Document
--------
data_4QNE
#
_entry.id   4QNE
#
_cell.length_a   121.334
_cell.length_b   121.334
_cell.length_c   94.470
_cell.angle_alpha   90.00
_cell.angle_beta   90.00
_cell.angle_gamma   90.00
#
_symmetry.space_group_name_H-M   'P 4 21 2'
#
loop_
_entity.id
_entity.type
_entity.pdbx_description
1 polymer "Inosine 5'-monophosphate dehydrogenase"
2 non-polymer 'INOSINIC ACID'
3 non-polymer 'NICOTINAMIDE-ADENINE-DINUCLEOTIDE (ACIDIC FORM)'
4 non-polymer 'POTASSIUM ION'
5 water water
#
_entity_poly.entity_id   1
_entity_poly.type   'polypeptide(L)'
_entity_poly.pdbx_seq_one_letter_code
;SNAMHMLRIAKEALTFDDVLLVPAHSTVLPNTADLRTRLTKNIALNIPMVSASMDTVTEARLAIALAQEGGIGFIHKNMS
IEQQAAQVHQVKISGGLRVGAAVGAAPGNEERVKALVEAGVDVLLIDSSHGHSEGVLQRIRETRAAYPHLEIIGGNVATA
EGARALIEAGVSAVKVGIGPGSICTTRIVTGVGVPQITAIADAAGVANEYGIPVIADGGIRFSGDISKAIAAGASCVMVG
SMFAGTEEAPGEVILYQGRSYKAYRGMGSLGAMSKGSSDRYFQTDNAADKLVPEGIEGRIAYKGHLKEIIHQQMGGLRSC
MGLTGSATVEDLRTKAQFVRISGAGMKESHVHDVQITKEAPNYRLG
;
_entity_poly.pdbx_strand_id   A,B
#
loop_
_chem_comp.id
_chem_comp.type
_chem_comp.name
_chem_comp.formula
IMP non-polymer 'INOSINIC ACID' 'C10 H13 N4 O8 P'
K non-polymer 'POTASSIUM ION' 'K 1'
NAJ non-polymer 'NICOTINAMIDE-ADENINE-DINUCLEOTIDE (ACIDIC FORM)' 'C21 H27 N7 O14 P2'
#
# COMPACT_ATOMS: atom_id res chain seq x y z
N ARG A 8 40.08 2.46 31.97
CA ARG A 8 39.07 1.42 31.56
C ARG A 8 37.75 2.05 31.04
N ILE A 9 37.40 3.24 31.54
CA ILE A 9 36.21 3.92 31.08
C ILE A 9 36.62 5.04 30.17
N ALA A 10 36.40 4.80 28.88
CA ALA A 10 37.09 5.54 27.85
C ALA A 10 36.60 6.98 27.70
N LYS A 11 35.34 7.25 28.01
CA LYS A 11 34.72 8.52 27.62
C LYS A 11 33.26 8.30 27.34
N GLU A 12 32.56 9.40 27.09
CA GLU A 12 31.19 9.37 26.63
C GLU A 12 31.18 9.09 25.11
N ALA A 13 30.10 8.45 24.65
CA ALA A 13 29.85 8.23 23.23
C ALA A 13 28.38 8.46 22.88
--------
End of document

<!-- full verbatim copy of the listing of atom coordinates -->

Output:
data_4QNE
#
_entry.id   4QNE
#
_cell.length_a   121.334
_cell.length_b   121.334
_cell.length_c   94.470
_cell.angle_alpha   90.00
_cell.angle_beta   90.00
_cell.angle_gamma   90.00
#
_symmetry.space_group_name_H-M   'P 4 21 2'
#
loop_
_entity.id
_entity.type
_entity.pdbx_description
1 polymer "Inosine 5'-monophosphate dehydrogenase"
2 non-polymer 'INOSINIC ACID'
3 non-polymer 'NICOTINAMIDE-ADENINE-DINUCLEOTIDE (ACIDIC FORM)'
4 non-polymer 'POTASSIUM ION'
5 water water
#
_entity_poly.entity_id   1
_entity_poly.type   'polypeptide(L)'
_entity_poly.pdbx_seq_one_letter_code
;SNAMHMLRIAKEALTFDDVLLVPAHSTVLPNTADLRTRLTKNIALNIPMVSASMDTVTEARLAIALAQEGGIGFIHKNMS
IEQQAAQVHQVKISGGLRVGAAVGAAPGNEERVKALVEAGVDVLLIDSSHGHSEGVLQRIRETRAAYPHLEIIGGNVATA
EGARALIEAGVSAVKVGIGPGSICTTRIVTGVGVPQITAIADAAGVANEYGIPVIADGGIRFSGDISKAIAAGASCVMVG
SMFAGTEEAPGEVILYQGRSYKAYRGMGSLGAMSKGSSDRYFQTDNAADKLVPEGIEGRIAYKGHLKEIIHQQMGGLRSC
MGLTGSATVEDLRTKAQFVRISGAGMKESHVHDVQITKEAPNYRLG
;
_entity_poly.pdbx_strand_id   A,B
#
loop_
_chem_comp.id
_chem_comp.type
_chem_comp.name
_chem_comp.formula
IMP non-polymer 'INOSINIC ACID' 'C10 H13 N4 O8 P'
K non-polymer 'POTASSIUM ION' 'K 1'
NAJ non-polymer 'NICOTINAMIDE-ADENINE-DINUCLEOTIDE (ACIDIC FORM)' 'C21 H27 N7 O14 P2'
#
# COMPACT_ATOMS: atom_id res chain seq x y z
N ARG A 8 40.08 2.46 31.97
CA ARG A 8 39.07 1.42 31.56
C ARG A 8 37.75 2.05 31.04
N ILE A 9 37.40 3.24 31.54
CA ILE A 9 36.21 3.92 31.08
C ILE A 9 36.62 5.04 30.17
N ALA A 10 36.40 4.80 28.88
CA ALA A 10 37.09 5.54 27.85
C ALA A 10 36.60 6.98 27.70
N LYS A 11 35.34 7.25 28.01
CA LYS A 11 34.72 8.52 27.62
C LYS A 11 33.26 8.30 27.34
N GLU A 12 32.56 9.40 27.09
CA GLU A 12 31.19 9.37 26.63
C GLU A 12 31.18 9.09 25.11
N ALA A 13 30.10 8.45 24.65
CA ALA A 13 29.85 8.23 23.23
C ALA A 13 28.38 8.46 22.88